It didn’t take long for the news to get around. James Reasoner, Ed Gorman and Bill Crider were among the first to have gotten the news of Mr. Prather’s death online, but I’d heard it from Al Hubin by way of John Herrington (in England) just minutes before I saw it on Bill’s blog. It must be true, and yet it’s still hard to believe.

   I’m not positive, but I’m all but convinced that it was one of Shell Scott’s crazy capers in the mid-1950s that introduced me to Gold Medal paperback fiction. I’d been reading the Hardy Boys before that, as I’ve related before, and while the details of what happened when are not exactly clear, I know it wasn’t much earlier that I’d started in on the shelf of Erle Stanley Gardner hardcovers I’d discovered in the Cadillac (MI) public library.

Shell Scott

   Perry Mason was nothing like Shell Scott, a private eye with a leer and not much savoir faire, and there was no going back. My innocence was gone. No, I didn’t abandon Perry. I read those, too, the entire shelf. But I also read all of those paperbacks with the yellow spines in the supermarket spinner rack, with new books in every Wednesday, or was it Tuesday, on my way home from high school, some of them while standing right there at the rack, as who had 75 cents to spend whenever another three of them came out?

   Mr. Prather came up for discussion on this blog not too long ago, when I mentioned the interview that Linda Pendleton did with him late last year, and I suggest that you go read it again. You did read it the first time, didn’t you?

   Here’s his entry in Allen J. Hubin’s Crime Fiction IV, in chronological order. I won’t list all of the reprints, of which there were many: n = novel, co = collection, ss = short story, nv = novelette, na = novella; SS = Shell Scott.

PRATHER, RICHARD S(cott) (1921- )

* Case of the Vanishing Beauty (n.) Gold Medal 1950 [SS]
* Bodies in Bedlam (n.) Gold Medal 1951 [SS]
* Everybody Had a Gun (n.) Gold Medal 1951 [SS]
* Find This Woman (n.) Gold Medal 1951 [SS]

Find This Woman

* Dagger of Flesh (n.) Falcon 1952
* Darling, It’s Death (n.) Gold Medal 1952 [SS]
* Lie Down, Killer (n.) Lion 1952 [SS]
* Way of a Wanton (n.) Gold Medal 1952 [SS]
* Ride a High Horse (n.) Gold Medal 1953. Also published as: Too Many Crooks. Gold Medal, 1956. [SS]
* Always Leave ’Em Dying (n.) Gold Medal 1954 [SS]
* Pattern for Panic (n.) Abelard-Schuman 1954. Revised version, with SS: Gold Medal, 1961.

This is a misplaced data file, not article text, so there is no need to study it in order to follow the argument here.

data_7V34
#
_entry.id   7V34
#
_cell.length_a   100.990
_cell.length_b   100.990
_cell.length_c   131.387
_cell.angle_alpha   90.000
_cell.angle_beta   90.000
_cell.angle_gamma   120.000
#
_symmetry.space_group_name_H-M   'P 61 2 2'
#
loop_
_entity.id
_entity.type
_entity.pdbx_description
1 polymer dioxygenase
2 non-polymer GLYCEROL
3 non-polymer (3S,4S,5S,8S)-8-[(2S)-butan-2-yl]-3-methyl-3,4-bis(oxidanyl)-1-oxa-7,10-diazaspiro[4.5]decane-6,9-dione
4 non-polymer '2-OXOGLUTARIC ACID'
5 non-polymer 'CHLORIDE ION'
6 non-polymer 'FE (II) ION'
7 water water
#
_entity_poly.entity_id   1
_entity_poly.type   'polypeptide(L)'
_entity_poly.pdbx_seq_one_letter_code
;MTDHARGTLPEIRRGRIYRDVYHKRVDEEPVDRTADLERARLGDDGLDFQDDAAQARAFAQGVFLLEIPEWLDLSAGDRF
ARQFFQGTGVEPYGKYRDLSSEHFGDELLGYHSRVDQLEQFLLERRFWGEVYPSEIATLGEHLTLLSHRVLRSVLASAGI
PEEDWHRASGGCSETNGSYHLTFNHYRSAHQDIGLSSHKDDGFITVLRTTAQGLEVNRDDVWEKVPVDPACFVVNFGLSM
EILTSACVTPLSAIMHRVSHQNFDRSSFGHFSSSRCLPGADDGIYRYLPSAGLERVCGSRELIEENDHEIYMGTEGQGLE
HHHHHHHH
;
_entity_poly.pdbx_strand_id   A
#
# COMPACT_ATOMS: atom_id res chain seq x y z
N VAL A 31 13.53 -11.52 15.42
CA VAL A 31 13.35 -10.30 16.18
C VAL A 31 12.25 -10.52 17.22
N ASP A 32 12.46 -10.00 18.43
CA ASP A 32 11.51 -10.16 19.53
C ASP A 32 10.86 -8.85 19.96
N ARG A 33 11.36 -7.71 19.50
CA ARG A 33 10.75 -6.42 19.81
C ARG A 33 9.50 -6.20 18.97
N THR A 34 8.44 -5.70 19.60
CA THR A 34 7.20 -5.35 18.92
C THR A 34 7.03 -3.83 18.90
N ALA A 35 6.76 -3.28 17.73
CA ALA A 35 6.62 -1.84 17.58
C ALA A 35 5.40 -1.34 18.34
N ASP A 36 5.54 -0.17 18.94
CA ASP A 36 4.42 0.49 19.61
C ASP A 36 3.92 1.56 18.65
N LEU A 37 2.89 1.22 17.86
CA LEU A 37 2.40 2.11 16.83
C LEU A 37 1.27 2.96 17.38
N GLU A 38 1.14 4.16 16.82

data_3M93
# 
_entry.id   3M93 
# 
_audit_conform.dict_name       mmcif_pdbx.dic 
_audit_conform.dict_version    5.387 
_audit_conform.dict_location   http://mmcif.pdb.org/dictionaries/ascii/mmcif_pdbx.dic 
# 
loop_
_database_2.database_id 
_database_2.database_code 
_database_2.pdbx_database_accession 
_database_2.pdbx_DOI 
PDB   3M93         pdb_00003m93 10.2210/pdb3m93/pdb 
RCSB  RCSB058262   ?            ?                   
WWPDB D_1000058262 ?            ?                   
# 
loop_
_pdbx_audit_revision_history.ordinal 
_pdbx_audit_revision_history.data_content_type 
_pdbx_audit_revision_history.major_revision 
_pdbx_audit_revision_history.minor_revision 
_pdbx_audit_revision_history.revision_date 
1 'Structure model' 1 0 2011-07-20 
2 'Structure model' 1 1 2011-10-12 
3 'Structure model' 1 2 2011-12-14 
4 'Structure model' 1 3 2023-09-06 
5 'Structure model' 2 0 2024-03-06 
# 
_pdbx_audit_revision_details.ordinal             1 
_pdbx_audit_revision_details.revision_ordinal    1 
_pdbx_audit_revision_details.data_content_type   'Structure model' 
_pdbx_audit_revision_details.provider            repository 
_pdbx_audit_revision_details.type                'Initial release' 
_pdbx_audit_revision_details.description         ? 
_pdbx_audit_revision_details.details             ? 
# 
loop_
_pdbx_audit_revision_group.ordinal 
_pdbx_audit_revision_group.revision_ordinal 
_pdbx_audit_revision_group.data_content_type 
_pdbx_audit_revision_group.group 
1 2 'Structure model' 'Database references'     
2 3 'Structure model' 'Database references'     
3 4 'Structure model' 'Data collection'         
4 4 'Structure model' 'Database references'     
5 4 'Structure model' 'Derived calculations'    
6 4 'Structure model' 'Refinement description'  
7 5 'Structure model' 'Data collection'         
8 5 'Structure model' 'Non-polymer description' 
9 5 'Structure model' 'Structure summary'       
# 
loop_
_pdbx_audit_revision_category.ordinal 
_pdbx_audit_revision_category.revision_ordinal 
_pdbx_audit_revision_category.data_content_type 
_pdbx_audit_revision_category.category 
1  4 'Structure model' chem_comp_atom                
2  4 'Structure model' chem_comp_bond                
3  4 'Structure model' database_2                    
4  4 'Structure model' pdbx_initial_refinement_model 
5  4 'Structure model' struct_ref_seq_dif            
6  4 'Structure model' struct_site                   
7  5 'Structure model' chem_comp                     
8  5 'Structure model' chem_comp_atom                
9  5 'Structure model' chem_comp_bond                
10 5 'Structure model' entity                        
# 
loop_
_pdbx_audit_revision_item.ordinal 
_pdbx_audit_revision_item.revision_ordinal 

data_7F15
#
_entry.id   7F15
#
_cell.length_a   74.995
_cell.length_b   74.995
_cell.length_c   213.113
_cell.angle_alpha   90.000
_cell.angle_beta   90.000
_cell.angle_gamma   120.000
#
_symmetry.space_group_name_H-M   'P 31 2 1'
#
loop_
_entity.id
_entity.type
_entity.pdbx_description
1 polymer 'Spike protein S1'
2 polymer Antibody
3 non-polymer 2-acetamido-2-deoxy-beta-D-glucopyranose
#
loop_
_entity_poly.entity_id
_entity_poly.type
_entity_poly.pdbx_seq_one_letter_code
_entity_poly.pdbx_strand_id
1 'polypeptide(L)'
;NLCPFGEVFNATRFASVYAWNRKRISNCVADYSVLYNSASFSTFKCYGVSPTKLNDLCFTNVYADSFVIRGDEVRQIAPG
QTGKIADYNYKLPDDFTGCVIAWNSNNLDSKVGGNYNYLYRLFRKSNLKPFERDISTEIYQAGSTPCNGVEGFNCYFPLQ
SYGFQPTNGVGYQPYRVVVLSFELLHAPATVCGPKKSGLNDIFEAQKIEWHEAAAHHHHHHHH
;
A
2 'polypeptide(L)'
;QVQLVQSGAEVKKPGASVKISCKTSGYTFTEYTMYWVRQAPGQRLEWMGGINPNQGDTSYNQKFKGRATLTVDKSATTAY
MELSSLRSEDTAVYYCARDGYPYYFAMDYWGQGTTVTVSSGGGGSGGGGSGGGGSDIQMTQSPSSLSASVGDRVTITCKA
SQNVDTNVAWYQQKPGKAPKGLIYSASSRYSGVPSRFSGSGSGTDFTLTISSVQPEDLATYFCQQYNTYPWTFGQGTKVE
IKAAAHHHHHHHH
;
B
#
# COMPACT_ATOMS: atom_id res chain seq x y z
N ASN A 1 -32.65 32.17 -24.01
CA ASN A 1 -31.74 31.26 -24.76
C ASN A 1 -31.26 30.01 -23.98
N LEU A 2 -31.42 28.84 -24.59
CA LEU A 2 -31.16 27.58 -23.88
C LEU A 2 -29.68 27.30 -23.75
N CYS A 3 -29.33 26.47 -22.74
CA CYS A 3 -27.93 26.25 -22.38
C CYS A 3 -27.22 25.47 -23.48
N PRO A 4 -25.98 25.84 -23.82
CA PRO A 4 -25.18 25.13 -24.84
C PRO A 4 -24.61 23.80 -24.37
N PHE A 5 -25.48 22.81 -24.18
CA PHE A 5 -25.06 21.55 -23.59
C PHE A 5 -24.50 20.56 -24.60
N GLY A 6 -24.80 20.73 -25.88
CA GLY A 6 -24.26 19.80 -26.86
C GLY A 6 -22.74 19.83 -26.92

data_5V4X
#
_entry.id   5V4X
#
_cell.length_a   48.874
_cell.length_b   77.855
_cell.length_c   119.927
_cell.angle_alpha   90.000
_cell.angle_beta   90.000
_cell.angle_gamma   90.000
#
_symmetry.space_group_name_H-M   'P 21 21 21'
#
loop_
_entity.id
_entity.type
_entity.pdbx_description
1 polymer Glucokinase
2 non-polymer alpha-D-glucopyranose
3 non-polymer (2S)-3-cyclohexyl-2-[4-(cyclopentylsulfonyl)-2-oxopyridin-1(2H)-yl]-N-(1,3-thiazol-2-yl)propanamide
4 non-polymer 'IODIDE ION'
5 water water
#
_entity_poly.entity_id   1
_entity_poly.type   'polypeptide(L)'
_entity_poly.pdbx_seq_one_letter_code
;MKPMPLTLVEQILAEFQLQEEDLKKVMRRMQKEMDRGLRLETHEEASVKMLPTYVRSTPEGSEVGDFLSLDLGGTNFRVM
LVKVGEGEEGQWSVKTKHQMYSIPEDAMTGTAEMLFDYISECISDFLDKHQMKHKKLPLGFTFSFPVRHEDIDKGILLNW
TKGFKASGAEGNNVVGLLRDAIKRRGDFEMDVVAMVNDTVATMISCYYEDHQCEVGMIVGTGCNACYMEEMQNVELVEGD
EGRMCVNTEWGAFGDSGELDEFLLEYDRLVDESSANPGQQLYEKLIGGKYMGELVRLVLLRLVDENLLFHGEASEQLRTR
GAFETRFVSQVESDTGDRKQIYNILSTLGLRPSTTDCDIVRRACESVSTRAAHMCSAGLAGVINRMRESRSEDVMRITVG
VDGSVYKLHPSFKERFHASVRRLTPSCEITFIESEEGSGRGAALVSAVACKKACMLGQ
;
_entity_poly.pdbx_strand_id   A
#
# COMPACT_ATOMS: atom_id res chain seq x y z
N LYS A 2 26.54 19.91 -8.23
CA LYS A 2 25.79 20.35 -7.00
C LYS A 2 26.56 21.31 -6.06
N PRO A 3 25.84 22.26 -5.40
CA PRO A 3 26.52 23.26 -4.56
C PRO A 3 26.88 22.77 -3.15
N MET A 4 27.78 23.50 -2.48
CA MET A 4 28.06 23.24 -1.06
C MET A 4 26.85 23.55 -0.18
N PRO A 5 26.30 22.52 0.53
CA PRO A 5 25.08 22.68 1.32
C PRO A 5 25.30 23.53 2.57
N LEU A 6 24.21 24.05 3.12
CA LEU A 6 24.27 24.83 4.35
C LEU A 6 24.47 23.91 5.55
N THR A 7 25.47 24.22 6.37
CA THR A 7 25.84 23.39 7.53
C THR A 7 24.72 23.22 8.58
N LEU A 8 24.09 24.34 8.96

* Strip for Murder (n.) Gold Medal 1956 [SS]
* Too Many Crooks (n.) Gold Medal 1956; See: Ride a High Horse (Gold Medal, 1953).
* The Wailing Frail (n.) Gold Medal 1956 [SS]
* Have Gat – Will Travel (co) Gold Medal 1957 [SS]
   # • The Build-Up • ss Suspect Feb ’56
   # • Code 197 • ss Manhunt Jun ’55
   # • Murder’s Strip Tease • ss
   # • Sinner’s Alley • ss
   # • The Sleeper Caper • ss Manhunt Mar ’53
   # • Trouble Shooter • ss Accused Jan ’56
* Three’s a Shroud (co) Gold Medal 1957 [SS]
   # • Blood Ballot • nv Menace Nov ’54
   # • Dead Give-Away • na
   # • Hot-Rock Rumble • nv Manhunt Jun ’53
* The Scrambled Yeggs (n.) Gold Medal 1958; See: Pattern for Murder (Graphic 1952), as by David Knight. [SS]
* Slab Happy (n.) Gold Medal 1958 [SS]
* Take a Murder, Darling (n.) Gold Medal 1958 [SS]
* Double in Trouble [with Stephen Marlowe] (n.) Gold Medal 1959 [SS with Chester Drum]
* Over Her Dear Body (n.) Gold Medal 1959 [SS]
* Dance with the Dead (n.) Gold Medal 1960 [SS].
* Dig That Crazy Grave (n.) Gold Medal 1961 [SS]
* Shell Scott’s Seven Slaughters (co) Gold Medal 1961 [SS]
   # • Babes, Bodies and Bullets • ss
   # • The Best Motive • ss Manhunt Jan ’53
   # • Butcher • ss Manhunt Jun ’54
   # • Crime of Passion • ss
   # • The Double Take • nv Manhunt Jul ’53
   # • Film Strip • nv Ed McBains Mystery Book #1 ’60
   # • Squeeze Play • ss Manhunt Oct ’53
* Kill the Clown (n.) Gold Medal 1962 [SS]
* Dead Heat (n.) Pocket Books 1963 [SS]
* The Peddler (n.) Gold Medal 1963; See: Lion, 1952 as by Douglas Ring.
* The Cockeyed Corpse (n.) Gold Medal 1964 [SS]
* Joker in the Deck (n.) Gold Medal 1964 [SS]
* The Trojan Hearse (n.) Pocket Books 1964 [SS]
* Dead Man’s Walk (n.) Pocket Books 1965 [SS]
* Kill Him Twice (n.) Pocket Books 1965 [SS]
* The Meandering Corpse (n.) Trident 1965 [SS]
* The Kubla Khan Caper (n.) Trident 1966 [SS]
* Gat Heat (n.) Trident 1967 [SS]
* The Cheim Manuscript (n.) Pocket Books 1969 [SS]